The Mudcat Café TM
Thread #13940   Message #117523
Posted By: catspaw49
24-Sep-99 - 11:24 PM
Thread Name: Ethical Question - Handicapped Fans
Subject: RE: Ethical Question - Handicapped Fans
Well.....Here we go............

Margarita and I have been corresponding some, sharing some thoughts and experiences, about our special kids. She has two, we have one, and we've had several others in foster care. I've also been dealing with caseworkers, school officials, therapists, counselors, psychologists, psychiatrists, and other psychobabble junkies in the "Do-Gooder" dodge for way too many years. At the risk of alienating everyone, I'll offer up an opinion.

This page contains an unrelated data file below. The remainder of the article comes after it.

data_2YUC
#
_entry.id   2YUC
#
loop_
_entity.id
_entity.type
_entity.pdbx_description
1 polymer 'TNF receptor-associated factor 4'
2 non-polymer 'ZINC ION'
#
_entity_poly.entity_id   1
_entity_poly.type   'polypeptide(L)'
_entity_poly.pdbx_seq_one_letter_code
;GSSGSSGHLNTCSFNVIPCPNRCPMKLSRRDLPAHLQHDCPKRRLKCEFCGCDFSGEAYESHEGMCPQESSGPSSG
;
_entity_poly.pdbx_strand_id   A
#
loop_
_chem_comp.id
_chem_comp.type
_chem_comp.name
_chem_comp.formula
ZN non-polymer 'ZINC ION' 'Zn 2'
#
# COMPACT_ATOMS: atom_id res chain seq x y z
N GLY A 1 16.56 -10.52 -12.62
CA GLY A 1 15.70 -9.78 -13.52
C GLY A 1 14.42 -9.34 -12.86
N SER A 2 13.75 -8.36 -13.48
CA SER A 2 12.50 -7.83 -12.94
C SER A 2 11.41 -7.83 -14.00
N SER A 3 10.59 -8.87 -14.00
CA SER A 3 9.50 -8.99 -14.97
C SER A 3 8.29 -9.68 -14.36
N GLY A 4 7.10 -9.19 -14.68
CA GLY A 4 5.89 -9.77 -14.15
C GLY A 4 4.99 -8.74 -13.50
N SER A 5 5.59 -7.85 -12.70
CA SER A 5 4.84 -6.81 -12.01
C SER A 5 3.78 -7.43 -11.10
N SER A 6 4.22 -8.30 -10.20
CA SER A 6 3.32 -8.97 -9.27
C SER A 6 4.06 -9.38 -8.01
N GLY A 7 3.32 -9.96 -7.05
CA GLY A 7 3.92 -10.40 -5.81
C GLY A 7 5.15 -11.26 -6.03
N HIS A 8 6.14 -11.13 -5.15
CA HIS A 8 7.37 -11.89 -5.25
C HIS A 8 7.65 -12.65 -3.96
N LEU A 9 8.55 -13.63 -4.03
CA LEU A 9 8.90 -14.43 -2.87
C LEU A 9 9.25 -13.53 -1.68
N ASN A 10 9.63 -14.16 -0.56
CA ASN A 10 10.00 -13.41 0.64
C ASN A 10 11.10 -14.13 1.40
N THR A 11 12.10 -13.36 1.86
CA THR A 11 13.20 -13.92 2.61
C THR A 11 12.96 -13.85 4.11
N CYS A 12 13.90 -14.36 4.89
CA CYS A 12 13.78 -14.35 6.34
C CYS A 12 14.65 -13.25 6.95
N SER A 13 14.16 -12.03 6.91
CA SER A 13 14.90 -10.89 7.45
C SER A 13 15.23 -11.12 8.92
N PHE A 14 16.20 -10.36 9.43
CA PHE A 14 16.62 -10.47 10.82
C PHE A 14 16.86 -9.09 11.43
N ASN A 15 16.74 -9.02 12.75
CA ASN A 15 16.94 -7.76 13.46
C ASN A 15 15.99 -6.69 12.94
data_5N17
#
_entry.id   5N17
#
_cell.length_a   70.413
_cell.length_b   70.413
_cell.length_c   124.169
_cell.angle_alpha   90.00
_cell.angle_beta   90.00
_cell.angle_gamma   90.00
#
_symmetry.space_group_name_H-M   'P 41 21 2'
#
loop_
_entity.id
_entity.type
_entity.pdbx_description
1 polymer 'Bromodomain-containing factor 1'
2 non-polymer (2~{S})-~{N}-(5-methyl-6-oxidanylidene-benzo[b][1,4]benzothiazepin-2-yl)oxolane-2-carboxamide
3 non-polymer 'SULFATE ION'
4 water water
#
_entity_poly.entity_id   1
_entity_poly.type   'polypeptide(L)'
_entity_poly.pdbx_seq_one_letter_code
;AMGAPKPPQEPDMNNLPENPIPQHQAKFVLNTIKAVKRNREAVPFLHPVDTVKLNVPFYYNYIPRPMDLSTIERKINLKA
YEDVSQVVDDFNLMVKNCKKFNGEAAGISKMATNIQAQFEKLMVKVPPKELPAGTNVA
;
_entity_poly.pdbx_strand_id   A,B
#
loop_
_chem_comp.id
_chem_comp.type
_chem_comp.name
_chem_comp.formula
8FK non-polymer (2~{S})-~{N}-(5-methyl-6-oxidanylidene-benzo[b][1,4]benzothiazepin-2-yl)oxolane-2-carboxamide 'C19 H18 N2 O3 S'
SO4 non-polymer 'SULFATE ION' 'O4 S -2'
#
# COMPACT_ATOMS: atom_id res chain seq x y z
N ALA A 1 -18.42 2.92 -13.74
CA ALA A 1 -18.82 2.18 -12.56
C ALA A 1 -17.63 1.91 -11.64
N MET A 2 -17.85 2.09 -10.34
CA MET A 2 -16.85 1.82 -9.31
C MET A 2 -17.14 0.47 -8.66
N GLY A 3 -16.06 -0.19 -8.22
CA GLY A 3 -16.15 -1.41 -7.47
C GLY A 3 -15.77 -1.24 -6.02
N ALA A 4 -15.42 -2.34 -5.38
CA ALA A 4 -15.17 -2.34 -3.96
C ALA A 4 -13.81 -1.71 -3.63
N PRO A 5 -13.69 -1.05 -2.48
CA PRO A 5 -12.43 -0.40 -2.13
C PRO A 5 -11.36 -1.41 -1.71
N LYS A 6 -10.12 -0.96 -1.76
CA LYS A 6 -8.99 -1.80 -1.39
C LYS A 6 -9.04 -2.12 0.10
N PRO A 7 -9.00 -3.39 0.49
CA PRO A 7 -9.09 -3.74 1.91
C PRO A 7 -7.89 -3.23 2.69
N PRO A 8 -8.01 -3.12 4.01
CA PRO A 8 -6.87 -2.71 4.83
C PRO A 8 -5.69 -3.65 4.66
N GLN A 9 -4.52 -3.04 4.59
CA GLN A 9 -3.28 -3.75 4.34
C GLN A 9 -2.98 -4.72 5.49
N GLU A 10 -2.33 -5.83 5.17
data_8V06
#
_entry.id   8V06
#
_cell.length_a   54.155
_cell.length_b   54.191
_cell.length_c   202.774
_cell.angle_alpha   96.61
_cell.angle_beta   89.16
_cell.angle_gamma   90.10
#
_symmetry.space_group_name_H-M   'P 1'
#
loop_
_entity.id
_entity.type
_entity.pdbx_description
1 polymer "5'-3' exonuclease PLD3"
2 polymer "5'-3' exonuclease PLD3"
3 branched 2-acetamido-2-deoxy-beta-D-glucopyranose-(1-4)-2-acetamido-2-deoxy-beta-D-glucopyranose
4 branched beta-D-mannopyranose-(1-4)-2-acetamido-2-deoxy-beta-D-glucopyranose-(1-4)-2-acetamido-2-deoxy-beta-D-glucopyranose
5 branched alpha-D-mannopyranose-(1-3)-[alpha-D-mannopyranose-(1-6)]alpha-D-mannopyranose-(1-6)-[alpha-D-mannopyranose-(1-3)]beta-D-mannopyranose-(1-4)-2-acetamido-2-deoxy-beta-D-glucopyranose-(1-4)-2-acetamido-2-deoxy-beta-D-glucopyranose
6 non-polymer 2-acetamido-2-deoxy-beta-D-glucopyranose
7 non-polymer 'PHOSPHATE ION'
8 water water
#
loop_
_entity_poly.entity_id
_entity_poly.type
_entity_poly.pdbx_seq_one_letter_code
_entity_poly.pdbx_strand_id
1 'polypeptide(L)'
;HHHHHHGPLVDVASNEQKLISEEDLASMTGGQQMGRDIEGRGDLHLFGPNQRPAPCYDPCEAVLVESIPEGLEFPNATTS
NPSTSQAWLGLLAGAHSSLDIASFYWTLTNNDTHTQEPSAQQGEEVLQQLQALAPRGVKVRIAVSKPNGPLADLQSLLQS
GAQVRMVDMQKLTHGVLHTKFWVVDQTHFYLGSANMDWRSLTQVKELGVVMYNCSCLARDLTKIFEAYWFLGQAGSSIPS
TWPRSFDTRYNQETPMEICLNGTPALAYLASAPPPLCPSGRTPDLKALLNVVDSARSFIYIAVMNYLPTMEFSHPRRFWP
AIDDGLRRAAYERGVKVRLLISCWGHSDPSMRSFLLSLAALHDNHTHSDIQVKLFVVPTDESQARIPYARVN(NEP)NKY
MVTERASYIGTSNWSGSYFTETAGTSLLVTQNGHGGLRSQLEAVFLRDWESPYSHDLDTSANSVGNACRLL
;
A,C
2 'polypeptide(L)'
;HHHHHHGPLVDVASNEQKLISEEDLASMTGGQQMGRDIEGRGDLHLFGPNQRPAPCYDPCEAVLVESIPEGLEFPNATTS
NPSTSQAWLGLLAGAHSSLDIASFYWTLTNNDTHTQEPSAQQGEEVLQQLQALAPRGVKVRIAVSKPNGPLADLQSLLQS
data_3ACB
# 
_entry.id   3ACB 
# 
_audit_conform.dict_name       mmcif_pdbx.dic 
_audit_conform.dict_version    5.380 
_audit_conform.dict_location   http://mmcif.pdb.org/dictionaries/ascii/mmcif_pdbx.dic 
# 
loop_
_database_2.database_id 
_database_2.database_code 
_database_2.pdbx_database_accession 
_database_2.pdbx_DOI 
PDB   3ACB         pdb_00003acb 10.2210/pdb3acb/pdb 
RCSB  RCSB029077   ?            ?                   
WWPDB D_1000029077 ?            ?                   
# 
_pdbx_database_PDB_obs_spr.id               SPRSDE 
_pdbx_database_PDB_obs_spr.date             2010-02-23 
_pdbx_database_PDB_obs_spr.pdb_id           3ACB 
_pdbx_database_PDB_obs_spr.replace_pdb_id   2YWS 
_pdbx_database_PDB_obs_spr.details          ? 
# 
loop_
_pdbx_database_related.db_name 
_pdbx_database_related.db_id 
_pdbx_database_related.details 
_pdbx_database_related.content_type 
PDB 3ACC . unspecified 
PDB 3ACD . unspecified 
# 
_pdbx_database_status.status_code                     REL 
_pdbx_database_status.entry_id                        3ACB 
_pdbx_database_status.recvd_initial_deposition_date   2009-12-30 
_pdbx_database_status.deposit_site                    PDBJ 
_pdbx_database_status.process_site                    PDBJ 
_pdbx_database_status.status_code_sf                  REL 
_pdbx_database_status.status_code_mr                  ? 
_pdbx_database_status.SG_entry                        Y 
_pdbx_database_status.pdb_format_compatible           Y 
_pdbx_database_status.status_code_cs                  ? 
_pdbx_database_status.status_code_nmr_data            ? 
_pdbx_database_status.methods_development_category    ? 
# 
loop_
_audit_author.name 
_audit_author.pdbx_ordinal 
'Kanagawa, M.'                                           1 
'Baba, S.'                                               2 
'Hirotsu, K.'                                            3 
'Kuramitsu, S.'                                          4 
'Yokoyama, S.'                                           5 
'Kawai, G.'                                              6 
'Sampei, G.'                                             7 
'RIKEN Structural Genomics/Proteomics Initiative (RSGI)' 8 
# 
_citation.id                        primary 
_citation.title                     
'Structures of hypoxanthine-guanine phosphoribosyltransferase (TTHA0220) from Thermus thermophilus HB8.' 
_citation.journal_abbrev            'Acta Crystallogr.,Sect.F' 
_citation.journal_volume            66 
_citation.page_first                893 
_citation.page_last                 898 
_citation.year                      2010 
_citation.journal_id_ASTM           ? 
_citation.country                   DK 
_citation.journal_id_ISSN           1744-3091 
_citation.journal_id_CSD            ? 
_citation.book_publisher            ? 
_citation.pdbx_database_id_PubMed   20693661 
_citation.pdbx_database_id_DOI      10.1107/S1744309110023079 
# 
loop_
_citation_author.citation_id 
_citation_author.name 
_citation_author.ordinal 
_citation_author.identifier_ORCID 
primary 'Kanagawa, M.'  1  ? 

I read somewhere that an airplane crash is never traceable to one specific error, but a long string of circumstances. Safety regs that come out after a crash generally address the entire chain to some extent. What happened at this concert cannot be blamed on any one thing or individual. Everyone involved has some culpability here and part of it can be blamed directly on the changing attitudes toward the mentally and physically challenged in our society, and what the "Psychobabble and Sociobabble" artists are portraying as the most desirable "treatment of the day." We are much freer in our dealings and much more understanding, but those who live and work with MRDD people can easily relate to Tom Cruise standing on the highway screaming while Dustin Hoffman keeps repeating "K-Mart,348 Walnut Street, Cincinnati,Ohio" as the answer to everything. We go through it everyday, many times a day, often many times an hour. To the chagrin of many, the plans and place choices made to take MRDD groups out are often made by supervisory folks and management types who are so locked-in to the latest treatment idea that they fail to see the reality of the situations. Parents, relatives, caseworkers and other caregivers have got to have the guts to take a stand and quelch some of the dumbass ideas that don't have a prayer of success. Someone up the thread asked if these folks actually wanted to see Davey to begin with. Probably not, but this type of outting is becoming increasingly popular with little if any thought given to selection of venue or group makeup. If anyone had asked the caregivers, they could have told them what the reaction would probably be from their person involved. Then the known "problems" would be provided with a different activity. None of this would have happened if ALL the responsible parties had shared in the decision of who to take and who to leave at home this time. Did they all stand up and shout? No. So if the one or two hadn't been there, likely as not there would have only been a random and easily controlled outburst.